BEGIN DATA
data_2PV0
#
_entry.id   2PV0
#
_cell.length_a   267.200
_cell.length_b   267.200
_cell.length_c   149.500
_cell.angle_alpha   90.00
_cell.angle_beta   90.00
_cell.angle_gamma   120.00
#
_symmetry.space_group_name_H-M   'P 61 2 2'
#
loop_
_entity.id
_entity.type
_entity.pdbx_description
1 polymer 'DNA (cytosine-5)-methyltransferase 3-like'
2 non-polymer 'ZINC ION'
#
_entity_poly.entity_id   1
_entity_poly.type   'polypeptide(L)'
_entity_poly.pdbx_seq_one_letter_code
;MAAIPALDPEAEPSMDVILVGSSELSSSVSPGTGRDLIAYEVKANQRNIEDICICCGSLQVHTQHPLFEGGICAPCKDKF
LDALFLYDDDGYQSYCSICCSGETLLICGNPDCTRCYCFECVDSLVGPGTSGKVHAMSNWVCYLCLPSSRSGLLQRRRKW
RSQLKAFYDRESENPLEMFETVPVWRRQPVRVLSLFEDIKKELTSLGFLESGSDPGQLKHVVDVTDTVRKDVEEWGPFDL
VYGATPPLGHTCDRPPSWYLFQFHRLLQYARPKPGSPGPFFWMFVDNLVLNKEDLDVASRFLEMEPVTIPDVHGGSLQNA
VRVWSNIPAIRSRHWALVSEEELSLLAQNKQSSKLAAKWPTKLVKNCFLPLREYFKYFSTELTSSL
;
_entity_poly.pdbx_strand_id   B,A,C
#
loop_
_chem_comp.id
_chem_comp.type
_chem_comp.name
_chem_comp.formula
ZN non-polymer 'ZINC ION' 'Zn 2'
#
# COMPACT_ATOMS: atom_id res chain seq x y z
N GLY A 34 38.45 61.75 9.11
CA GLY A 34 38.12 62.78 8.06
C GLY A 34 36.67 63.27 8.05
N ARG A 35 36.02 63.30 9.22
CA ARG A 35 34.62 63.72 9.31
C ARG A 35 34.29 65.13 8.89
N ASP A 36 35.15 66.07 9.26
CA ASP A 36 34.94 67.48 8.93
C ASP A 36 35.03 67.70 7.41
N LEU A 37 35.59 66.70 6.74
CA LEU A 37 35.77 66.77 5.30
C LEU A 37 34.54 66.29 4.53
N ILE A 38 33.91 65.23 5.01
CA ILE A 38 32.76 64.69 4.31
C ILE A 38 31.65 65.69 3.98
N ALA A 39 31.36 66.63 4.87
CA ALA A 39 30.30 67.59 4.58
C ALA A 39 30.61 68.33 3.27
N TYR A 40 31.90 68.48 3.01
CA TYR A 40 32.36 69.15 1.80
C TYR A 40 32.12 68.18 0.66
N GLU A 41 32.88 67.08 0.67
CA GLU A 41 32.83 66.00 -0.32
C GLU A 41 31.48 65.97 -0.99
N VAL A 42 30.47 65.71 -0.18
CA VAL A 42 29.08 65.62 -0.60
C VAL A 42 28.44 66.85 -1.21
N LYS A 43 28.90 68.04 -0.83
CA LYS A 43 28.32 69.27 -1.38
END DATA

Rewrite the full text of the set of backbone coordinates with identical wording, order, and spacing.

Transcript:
data_2PV0
#
_entry.id   2PV0
#
_cell.length_a   267.200
_cell.length_b   267.200
_cell.length_c   149.500
_cell.angle_alpha   90.00
_cell.angle_beta   90.00
_cell.angle_gamma   120.00
#
_symmetry.space_group_name_H-M   'P 61 2 2'
#
loop_
_entity.id
_entity.type
_entity.pdbx_description
1 polymer 'DNA (cytosine-5)-methyltransferase 3-like'
2 non-polymer 'ZINC ION'
#
_entity_poly.entity_id   1
_entity_poly.type   'polypeptide(L)'
_entity_poly.pdbx_seq_one_letter_code
;MAAIPALDPEAEPSMDVILVGSSELSSSVSPGTGRDLIAYEVKANQRNIEDICICCGSLQVHTQHPLFEGGICAPCKDKF
LDALFLYDDDGYQSYCSICCSGETLLICGNPDCTRCYCFECVDSLVGPGTSGKVHAMSNWVCYLCLPSSRSGLLQRRRKW
RSQLKAFYDRESENPLEMFETVPVWRRQPVRVLSLFEDIKKELTSLGFLESGSDPGQLKHVVDVTDTVRKDVEEWGPFDL
VYGATPPLGHTCDRPPSWYLFQFHRLLQYARPKPGSPGPFFWMFVDNLVLNKEDLDVASRFLEMEPVTIPDVHGGSLQNA
VRVWSNIPAIRSRHWALVSEEELSLLAQNKQSSKLAAKWPTKLVKNCFLPLREYFKYFSTELTSSL
;
_entity_poly.pdbx_strand_id   B,A,C
#
loop_
_chem_comp.id
_chem_comp.type
_chem_comp.name
_chem_comp.formula
ZN non-polymer 'ZINC ION' 'Zn 2'
#
# COMPACT_ATOMS: atom_id res chain seq x y z
N GLY A 34 38.45 61.75 9.11
CA GLY A 34 38.12 62.78 8.06
C GLY A 34 36.67 63.27 8.05
N ARG A 35 36.02 63.30 9.22
CA ARG A 35 34.62 63.72 9.31
C ARG A 35 34.29 65.13 8.89
N ASP A 36 35.15 66.07 9.26
CA ASP A 36 34.94 67.48 8.93
C ASP A 36 35.03 67.70 7.41
N LEU A 37 35.59 66.70 6.74
CA LEU A 37 35.77 66.77 5.30
C LEU A 37 34.54 66.29 4.53
N ILE A 38 33.91 65.23 5.01
CA ILE A 38 32.76 64.69 4.31
C ILE A 38 31.65 65.69 3.98
N ALA A 39 31.36 66.63 4.87
CA ALA A 39 30.30 67.59 4.58
C ALA A 39 30.61 68.33 3.27
N TYR A 40 31.90 68.48 3.01
CA TYR A 40 32.36 69.15 1.80
C TYR A 40 32.12 68.18 0.66
N GLU A 41 32.88 67.08 0.67
CA GLU A 41 32.83 66.00 -0.32
C GLU A 41 31.48 65.97 -0.99
N VAL A 42 30.47 65.71 -0.18
CA VAL A 42 29.08 65.62 -0.60
C VAL A 42 28.44 66.85 -1.21
N LYS A 43 28.90 68.04 -0.83
CA LYS A 43 28.32 69.27 -1.38